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Tuesday, March 30, 2010

Healthful Eating on a Budget (Part 1)

Note: This will be a two part series, based on an essay I wrote for one of my college classes.


In today’s economy it is equally important to remain healthy and to save money. One of the most important things people can do to keep themselves and their family healthy is to maintain a healthy diet. Most people believe that when their household budget is tight, they will not be able to afford to eat healthily. Even though healthy foods cost more, they can eat healthily without spending a lot by using coupons, shopping sales, and growing a garden of their own.

One of the most important parts of a healthy diet is including plenty of fresh fruits and vegetables. These can be expensive to purchase, especially in the colder months when very little is “in season” locally, and consumers have to pay higher prices for items that are grown in warmer climates and shipped to cooler areas. On top of being more expensive, these foods can also have lower nutritional values because they are harvested before they are entirely ripe.

By growing fruits and vegetables at home, people can avoid some of the expense and inferior nutritional values. There are a variety of fruits and vegetables that can easily be grown at home, even in the smallest spaces. One method, called Square Food Gardening, uses grids to help lay out small spaces using boxes with aisles to maximize the space available, and uses only two or three seeds per section (Square Foot Gardening, 2009). This method can be used in window boxes or balconies, using containers of all sorts, and even indoors in the winter time.

When it concerns eating healthily, an important reminder is that commercial pesticides and fertilizers are full of chemicals of all kinds. Eating organic is ideal when it comes to fruits and vegetables. But again, this can be costly. One way to avoid this issue with an individual’s own garden is to make their own compost. There are many methods of composting, from using a bucket with worms in the house that turn food scraps into compost, to having a rotating compost barrel, or if there is a larger area available, using compost bins. Composting is actually very easy once an individual has gotten the hang of it. Remember no to add any meat, bones, or dairy products. Most food scraps, paper waste,, and yard waste can be composted, leaving an amazing fertilizer that is great for gardens. In addition, people should try to avoid using chemical filled pesticides.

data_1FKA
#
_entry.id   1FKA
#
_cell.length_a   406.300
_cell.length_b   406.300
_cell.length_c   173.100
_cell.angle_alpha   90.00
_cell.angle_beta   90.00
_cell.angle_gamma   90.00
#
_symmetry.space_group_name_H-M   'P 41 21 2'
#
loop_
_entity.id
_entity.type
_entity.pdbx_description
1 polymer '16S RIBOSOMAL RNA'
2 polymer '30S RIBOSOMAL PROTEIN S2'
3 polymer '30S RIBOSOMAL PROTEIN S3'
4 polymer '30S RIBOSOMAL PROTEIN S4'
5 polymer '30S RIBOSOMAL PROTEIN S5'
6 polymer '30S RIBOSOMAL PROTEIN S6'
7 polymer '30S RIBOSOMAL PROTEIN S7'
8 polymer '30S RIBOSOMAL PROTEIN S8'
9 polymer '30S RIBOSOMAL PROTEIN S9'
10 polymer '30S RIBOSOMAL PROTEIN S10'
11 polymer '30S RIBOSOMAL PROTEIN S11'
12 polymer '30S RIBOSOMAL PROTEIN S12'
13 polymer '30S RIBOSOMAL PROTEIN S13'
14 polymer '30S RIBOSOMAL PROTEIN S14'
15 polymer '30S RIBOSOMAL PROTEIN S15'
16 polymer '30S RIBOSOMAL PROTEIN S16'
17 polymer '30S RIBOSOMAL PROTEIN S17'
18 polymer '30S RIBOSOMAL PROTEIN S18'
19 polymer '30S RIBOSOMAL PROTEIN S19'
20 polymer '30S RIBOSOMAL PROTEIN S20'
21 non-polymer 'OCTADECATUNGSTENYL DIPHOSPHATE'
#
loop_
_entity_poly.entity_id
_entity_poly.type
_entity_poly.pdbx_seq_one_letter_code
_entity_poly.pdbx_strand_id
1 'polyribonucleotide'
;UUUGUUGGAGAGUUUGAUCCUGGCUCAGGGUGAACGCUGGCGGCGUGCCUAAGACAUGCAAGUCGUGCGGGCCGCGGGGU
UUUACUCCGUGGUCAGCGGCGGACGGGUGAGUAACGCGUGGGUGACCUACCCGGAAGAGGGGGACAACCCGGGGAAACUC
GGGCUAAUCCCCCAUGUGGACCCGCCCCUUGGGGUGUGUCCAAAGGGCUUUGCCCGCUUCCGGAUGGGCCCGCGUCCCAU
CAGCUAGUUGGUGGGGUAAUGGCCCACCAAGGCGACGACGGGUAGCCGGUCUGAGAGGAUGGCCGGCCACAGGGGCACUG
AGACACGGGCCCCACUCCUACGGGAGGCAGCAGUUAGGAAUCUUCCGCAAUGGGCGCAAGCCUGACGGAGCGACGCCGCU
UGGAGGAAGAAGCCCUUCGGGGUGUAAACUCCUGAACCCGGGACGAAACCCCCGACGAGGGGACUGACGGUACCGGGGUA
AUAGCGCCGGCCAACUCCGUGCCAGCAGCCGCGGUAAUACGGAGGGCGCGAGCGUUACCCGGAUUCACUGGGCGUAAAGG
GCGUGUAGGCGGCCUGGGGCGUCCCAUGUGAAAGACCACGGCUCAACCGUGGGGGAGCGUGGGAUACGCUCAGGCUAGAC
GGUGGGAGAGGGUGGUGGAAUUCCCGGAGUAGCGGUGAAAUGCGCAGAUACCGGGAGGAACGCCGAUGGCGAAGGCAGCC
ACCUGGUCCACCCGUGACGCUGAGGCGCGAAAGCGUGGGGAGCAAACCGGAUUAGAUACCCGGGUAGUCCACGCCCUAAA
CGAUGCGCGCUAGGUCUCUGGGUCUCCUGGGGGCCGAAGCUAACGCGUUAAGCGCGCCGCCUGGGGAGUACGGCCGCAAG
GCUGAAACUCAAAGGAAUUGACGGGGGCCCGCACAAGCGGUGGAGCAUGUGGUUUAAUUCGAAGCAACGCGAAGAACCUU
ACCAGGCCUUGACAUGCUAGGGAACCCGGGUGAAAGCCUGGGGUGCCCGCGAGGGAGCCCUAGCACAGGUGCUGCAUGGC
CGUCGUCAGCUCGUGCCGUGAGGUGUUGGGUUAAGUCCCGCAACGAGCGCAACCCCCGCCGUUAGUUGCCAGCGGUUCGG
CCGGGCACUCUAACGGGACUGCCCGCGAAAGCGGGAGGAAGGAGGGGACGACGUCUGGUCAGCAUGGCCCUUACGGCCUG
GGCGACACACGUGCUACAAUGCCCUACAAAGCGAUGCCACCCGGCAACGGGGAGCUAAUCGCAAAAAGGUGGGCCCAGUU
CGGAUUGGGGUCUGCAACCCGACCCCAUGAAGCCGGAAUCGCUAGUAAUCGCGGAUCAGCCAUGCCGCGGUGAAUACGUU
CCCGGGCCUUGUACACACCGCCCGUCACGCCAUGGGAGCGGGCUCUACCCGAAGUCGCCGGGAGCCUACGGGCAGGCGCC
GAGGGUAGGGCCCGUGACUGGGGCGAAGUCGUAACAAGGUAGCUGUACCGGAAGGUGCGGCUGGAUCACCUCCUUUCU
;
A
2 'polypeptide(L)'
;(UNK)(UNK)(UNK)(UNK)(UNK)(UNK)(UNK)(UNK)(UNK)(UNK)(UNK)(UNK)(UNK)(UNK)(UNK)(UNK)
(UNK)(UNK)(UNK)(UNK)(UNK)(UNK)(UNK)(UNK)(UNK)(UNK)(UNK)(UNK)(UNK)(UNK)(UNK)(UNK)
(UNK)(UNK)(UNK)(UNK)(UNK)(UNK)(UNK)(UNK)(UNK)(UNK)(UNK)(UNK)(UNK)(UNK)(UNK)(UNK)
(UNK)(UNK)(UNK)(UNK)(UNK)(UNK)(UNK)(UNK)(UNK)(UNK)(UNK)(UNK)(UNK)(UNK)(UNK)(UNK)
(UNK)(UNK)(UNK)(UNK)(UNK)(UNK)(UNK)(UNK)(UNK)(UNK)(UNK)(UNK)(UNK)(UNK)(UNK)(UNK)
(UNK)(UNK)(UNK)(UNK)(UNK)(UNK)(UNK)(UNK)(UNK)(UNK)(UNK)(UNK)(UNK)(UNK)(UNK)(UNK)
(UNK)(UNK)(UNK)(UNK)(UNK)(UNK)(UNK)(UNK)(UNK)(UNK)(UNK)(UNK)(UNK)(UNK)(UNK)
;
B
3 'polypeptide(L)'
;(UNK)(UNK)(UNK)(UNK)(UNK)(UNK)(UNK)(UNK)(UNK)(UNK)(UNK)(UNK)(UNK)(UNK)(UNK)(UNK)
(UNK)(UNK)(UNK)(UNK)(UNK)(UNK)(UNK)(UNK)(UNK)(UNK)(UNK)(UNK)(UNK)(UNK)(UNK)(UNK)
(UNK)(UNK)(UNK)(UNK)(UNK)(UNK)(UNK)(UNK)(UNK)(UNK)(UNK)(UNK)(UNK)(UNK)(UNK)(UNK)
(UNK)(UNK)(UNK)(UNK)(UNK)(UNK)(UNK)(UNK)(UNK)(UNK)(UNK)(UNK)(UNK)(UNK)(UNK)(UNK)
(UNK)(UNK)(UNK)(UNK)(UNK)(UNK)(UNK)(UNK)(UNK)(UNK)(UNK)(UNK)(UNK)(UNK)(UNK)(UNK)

Companion planting is a wonderful way to minimize the amount of pest control needed. Companion planting is a method of placing plants that will benefit each other in some way near each other. One example of this is what is traditionally known as “the three sisters.” Beans, corn, and squash would be planted together; the beans grow up the corn stalks, and the squash grow around the base, preventing many animals from coming in and eating the crops.

After learning to grow fruits and vegetables at home, using minimal amounts of chemicals in the fertilizer and pesticides, the next step is learning ways to preserve the harvest. Three effective methods of prolonging the usefulness of the harvest are: canning, freezing, and dehydrating. The method of preservation that a person chooses will be based on what they are trying to store. For instance, broccoli and cauliflower can be blanched and frozen, while tomatoes should be prepared and stored in sealed canning jars. Herbs, peas, and even carrots can be easily dehydrated and stored in jars or bags for use in many different kinds of recipes.


To be continued... part two - Shopping sales, using coupons and stockpiling

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